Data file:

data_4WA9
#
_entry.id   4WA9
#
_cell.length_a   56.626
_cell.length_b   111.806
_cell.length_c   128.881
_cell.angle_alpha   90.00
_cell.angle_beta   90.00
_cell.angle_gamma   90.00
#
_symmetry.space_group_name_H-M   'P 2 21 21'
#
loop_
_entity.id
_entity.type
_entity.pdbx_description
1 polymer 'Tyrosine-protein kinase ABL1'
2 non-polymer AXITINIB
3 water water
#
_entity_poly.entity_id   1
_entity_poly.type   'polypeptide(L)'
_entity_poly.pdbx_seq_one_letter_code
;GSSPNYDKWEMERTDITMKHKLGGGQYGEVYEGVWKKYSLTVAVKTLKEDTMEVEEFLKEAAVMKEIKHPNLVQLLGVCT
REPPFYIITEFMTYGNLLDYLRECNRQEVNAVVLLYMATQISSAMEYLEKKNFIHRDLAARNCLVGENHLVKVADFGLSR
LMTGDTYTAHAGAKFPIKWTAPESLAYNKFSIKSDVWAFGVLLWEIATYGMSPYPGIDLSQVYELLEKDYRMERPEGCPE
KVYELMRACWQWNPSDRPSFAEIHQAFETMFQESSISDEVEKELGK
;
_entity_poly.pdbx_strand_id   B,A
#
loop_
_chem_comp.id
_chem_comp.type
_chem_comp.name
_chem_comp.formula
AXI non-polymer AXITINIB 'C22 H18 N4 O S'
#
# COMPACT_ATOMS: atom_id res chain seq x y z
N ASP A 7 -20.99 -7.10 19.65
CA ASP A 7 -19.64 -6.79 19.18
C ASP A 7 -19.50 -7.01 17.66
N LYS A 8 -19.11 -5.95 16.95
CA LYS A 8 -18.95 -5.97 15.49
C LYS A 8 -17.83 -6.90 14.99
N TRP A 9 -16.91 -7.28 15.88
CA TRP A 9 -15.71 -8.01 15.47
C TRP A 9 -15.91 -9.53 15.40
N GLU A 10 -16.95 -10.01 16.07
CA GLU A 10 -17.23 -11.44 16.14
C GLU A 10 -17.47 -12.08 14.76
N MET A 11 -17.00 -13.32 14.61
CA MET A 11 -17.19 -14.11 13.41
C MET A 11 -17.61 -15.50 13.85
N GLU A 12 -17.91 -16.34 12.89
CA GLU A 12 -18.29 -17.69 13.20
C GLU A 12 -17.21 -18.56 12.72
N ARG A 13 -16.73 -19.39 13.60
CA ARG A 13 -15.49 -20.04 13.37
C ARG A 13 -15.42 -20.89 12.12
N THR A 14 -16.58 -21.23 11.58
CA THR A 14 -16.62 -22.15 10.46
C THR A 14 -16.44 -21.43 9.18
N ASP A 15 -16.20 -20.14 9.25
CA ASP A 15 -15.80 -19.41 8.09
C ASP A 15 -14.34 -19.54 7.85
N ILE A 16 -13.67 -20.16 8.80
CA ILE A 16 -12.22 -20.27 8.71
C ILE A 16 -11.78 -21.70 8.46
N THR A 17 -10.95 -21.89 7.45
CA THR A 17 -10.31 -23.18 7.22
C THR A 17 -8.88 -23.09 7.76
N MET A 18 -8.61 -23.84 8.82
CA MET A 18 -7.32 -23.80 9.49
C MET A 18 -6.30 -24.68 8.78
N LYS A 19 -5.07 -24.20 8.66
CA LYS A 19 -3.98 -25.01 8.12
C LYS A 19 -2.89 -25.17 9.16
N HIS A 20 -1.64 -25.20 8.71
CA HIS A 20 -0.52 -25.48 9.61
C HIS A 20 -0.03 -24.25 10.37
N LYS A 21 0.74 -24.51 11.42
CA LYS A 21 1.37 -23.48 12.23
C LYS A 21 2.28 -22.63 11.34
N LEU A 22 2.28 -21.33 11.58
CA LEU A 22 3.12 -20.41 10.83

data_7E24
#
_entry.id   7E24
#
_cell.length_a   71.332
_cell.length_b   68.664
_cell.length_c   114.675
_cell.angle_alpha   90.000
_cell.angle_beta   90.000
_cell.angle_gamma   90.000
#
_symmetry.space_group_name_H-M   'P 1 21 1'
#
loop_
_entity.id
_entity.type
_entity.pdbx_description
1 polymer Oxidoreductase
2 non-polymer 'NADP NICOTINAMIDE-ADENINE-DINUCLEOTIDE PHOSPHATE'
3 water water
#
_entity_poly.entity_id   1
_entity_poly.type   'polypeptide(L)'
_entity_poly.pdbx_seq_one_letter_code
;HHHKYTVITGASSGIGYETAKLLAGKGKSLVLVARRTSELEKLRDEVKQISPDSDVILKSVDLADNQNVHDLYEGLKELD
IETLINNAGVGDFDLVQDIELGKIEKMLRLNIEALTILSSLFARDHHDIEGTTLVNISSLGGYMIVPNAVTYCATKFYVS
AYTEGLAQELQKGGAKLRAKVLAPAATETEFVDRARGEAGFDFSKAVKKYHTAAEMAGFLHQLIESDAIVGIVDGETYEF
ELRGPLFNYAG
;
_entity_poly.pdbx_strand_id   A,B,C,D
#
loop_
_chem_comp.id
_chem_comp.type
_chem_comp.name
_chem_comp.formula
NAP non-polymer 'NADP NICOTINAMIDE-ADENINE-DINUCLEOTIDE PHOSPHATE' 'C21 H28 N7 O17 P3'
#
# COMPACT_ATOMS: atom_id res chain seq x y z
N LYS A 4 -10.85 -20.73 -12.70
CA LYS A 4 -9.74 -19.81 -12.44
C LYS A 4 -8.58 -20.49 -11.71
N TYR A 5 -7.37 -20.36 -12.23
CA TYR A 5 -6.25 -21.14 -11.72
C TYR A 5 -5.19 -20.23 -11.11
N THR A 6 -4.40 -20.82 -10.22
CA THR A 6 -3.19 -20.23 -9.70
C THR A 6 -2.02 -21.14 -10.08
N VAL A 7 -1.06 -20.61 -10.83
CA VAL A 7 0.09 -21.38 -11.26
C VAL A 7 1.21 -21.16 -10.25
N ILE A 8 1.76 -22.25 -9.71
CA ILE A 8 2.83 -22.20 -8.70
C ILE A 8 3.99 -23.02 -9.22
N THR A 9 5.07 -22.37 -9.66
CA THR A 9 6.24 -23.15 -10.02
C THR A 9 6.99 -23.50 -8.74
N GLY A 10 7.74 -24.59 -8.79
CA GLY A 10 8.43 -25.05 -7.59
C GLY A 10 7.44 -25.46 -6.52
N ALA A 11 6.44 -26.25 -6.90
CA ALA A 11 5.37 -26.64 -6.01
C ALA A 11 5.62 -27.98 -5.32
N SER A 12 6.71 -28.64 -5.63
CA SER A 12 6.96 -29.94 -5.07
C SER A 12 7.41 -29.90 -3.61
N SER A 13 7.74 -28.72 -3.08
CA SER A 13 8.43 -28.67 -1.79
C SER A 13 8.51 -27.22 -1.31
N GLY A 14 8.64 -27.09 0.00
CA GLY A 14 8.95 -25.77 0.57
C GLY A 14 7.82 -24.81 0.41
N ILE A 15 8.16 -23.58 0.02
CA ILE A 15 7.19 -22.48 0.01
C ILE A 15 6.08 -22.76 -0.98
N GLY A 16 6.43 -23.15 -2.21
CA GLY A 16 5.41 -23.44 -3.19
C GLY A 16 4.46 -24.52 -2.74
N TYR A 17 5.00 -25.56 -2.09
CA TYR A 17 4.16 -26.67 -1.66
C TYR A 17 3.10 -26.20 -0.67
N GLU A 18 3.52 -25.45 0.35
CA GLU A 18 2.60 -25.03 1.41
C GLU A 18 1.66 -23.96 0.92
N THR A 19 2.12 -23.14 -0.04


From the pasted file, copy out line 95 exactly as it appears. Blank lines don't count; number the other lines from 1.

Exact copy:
_cell.angle_beta   90.000